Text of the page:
(later) this is not easy to explain and have to delve into it more to understand it. this sorts ½ density seed trajectories by the 10th iterate, and then looks at the 1st iterate in the (newly ordered) list in 2 different ways, grid plot and then just the logarithm. in the 1st plot the msbs (right side) have a pattern. the signal is striking but not obvious to explain. it has to do with how the ½ density iterates still have a range of values affecting/ correlating with the longer term semirandom walk, and also how the random walk tends to be staggered in a patterned/ jagged way wrt logarithmic scale of the iterates. in the 2nd plot there are ~7 groupings/ clusters (tooths in the sawtooths so to speak) and this seems to relate to the jagged walk(s) ending in endpoint clusters. but am having a hard time visualizing how the strict monotonic increasing order is maintained inside clusters. it seems to be a sort of holographic-like effect where local and global effects are reflected in each other so to speak. another related angle is looking at the way that msbs and lsbs interact, wrt sorting…

💡 *oh!* there are as many msb suffixes as clusters, and each cluster has the same msb, so that the cluster gets sorted by the lsbs. its notable/ striking here how different views conceal or reveal different aspects of the same data. eg the striking ordering-within-cluster aspect is utterly undetectable in the grid plot and the (identical) msb groupings are not exactly obvious in the line plot—the groupings are clear but its not so obvious theres an invariant (partitioning) associated with each group. also from this one would expect msb grouping counts as powers of two. its interesting to contrast this many earlier experiments/ ideas that have looked at lsb groupings/ “prefixes” at the opposite end.

**(11/25)** 💡 ❗ that last experiment of “slicing and dicing” (½-density) trajectories in a relatively new way gave me some new idea. and was graphing some of the output, and then stumbled on this. do not recall s*imply graphing ½-density iterate trajectories!* and was doing so based on different sorting looking at the last code (based on later-trajectory points), and then decided to do the most simple experiment in a sense. this simply sorts/ color codes by trajectory lengths in the 1st graph for 100 ½-density trajectories. *notice anything unusual?* it seems that there is an initial bump or spread in the trajectories but then they tend to smooth out more…? is it just my imagination? the numbers dont lie!

the next analysis code looks at the slope of 2 segments, the 1st segment from start to a later point, and the 2nd starting at the later point to the end. it computes standard deviations of the slopes for the 2 segments `m1s, m2s`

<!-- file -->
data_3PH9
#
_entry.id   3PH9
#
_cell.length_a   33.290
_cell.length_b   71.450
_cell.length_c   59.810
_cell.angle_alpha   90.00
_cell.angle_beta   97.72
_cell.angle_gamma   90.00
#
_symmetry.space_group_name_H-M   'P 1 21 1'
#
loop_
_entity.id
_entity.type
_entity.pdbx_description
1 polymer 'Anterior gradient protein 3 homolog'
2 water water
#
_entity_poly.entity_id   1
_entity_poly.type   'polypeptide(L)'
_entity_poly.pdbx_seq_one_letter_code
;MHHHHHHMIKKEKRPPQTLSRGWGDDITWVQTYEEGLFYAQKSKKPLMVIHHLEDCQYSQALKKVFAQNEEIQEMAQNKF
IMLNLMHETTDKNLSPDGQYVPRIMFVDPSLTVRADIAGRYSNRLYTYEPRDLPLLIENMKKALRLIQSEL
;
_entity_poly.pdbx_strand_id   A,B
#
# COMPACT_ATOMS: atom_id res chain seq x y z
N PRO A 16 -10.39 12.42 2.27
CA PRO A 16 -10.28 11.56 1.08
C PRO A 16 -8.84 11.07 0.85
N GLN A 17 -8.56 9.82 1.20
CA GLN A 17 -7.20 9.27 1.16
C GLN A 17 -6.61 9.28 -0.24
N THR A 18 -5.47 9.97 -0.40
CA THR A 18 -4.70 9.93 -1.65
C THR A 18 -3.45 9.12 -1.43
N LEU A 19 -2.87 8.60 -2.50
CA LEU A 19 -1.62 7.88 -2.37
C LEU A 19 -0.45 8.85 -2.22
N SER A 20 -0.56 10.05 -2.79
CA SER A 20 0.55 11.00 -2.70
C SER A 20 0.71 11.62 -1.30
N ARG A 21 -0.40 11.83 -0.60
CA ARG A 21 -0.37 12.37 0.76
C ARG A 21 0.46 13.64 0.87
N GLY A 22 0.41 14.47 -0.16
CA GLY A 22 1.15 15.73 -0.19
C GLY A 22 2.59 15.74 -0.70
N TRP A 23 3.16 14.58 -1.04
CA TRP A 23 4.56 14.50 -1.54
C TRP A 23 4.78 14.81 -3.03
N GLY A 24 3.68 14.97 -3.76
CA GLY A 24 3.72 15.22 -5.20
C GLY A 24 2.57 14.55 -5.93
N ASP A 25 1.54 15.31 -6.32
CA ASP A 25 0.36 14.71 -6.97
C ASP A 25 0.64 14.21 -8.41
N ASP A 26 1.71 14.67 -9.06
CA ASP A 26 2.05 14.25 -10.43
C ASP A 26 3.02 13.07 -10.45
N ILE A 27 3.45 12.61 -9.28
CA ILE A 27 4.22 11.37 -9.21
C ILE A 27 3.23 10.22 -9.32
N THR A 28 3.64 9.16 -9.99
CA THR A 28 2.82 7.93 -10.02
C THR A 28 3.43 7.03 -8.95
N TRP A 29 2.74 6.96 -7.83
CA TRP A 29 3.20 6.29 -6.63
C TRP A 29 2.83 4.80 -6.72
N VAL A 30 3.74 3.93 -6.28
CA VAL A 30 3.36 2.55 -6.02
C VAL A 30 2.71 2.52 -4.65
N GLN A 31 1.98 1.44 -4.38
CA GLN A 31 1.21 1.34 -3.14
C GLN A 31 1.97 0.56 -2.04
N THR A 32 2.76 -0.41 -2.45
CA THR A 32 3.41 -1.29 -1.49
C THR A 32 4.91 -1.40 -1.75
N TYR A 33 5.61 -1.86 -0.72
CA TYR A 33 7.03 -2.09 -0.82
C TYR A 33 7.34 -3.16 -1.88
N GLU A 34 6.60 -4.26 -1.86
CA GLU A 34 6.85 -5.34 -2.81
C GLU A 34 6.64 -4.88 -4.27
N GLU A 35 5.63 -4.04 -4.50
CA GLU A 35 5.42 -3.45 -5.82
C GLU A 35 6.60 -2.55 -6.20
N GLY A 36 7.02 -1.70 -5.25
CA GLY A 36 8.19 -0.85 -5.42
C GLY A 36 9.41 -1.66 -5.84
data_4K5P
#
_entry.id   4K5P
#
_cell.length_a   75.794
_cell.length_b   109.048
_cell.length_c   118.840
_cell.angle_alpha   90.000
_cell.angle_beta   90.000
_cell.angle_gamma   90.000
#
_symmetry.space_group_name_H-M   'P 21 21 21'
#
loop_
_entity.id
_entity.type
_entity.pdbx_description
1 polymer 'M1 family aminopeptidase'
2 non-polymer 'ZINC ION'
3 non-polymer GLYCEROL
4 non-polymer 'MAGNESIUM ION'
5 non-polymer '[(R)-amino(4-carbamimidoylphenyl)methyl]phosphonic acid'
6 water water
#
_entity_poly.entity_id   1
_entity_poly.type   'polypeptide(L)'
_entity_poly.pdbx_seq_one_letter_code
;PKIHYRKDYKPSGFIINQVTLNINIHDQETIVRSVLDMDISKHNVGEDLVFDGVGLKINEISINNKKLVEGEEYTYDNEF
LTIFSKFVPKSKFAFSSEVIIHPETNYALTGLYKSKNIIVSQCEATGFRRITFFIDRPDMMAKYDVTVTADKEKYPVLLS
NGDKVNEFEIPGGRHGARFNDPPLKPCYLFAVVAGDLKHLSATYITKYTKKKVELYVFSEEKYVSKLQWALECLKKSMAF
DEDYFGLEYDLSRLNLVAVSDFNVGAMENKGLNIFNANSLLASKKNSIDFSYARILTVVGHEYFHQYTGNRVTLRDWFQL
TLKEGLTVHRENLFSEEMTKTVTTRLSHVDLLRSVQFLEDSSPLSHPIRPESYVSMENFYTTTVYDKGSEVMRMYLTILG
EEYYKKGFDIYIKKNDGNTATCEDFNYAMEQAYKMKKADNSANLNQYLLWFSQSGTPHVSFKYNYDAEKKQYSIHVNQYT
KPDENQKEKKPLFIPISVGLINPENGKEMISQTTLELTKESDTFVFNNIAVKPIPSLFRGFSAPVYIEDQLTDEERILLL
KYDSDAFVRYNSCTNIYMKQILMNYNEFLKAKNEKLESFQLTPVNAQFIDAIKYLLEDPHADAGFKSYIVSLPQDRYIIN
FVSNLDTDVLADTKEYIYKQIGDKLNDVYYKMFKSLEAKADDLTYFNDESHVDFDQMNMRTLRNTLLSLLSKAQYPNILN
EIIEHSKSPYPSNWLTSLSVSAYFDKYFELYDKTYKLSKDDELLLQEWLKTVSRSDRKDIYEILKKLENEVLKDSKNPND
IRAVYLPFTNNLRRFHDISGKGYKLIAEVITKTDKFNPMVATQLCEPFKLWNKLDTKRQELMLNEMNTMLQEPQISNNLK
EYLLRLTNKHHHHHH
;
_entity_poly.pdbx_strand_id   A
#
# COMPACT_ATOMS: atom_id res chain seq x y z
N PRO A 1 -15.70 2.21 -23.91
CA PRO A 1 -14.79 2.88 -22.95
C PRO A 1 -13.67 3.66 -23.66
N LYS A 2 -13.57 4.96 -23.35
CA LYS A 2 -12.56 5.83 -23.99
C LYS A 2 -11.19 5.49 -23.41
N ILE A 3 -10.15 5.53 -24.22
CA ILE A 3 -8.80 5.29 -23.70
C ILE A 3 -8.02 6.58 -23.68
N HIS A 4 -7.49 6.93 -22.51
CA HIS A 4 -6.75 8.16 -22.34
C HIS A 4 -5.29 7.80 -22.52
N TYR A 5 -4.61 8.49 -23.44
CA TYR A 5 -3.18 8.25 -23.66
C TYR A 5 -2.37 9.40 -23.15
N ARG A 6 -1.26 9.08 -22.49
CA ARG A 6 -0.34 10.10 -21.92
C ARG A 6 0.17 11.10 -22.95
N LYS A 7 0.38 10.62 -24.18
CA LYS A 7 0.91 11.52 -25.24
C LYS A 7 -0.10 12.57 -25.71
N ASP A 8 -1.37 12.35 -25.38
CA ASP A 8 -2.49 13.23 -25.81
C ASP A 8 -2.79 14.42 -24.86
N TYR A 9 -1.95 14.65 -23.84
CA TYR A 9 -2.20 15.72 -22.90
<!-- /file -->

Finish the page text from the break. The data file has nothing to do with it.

over 500 trajectories. the later points are sampled/ moved in increments of 5 from 5 to 100. then in the 2nd graph these are plotted along with the slope averages `m1a, m2a`

(later 2 with no detectable difference). the trend is quite striking and its clear. there is a very high initial standard deviation in slopes that decays, green vs the nondecay in the magenta 2nd segment. in other words all the standard deviation variation can be attributed to the initial parts of the segments, apparently less than 5 points, after which it apparently totally disappears in the 2nd segment trend, but also causes the slow decay in the 1st segment.

another experiment to compare this with is `construct79`

from last month. it was very challenging but the basic question and a long theme pursued is, what is the difference between ½-density iterates and the drain? all the experiments with “ufos” tend to focus/ push on this question. from another angle, iterating a ½-density seed some number of iterations likely pushes it into the drain, and is it then statistically any different? `construct79`

revealed a difference, but it was very subtle. this also reveals a difference; dont know if its the same (from 2 different angles). this new finding seems to be stronger. it also suggests, remarkably, that *iterates very close to ½-density are not exactly in the drain.* in other words, t*he drain seems to be associated (more) with slight-non-½-density iterates.* immediately this evokes various measurements on density distance metric, likely worthwhile to study next.

**(11/26)** 😳 😮 on 2nd thought maybe this is only measuring that standard deviation in slope of a random walk is high(er) for shorter lengths but doesnt change over the different sections of the random walk. maybe need to normalize for equal lengths of random walk. immediately trying this, the effect disappears! (the new ‘m2s’ coincides with same ‘m1s’ decay trend in last diagram.)

gentzenI remember a similar experience to your buggy stat function: Debugged more than a day at work, because numpy.vectorize uses the first computed value to determine the type of the returned numpy array (if you don’t specify that type explicitly). But the vectorized function had a case distinction, and the first returned value happened to be “0”, so numpy.vectorize used “int” as type.

Sorry about your 1-time in lifetime personal hardship.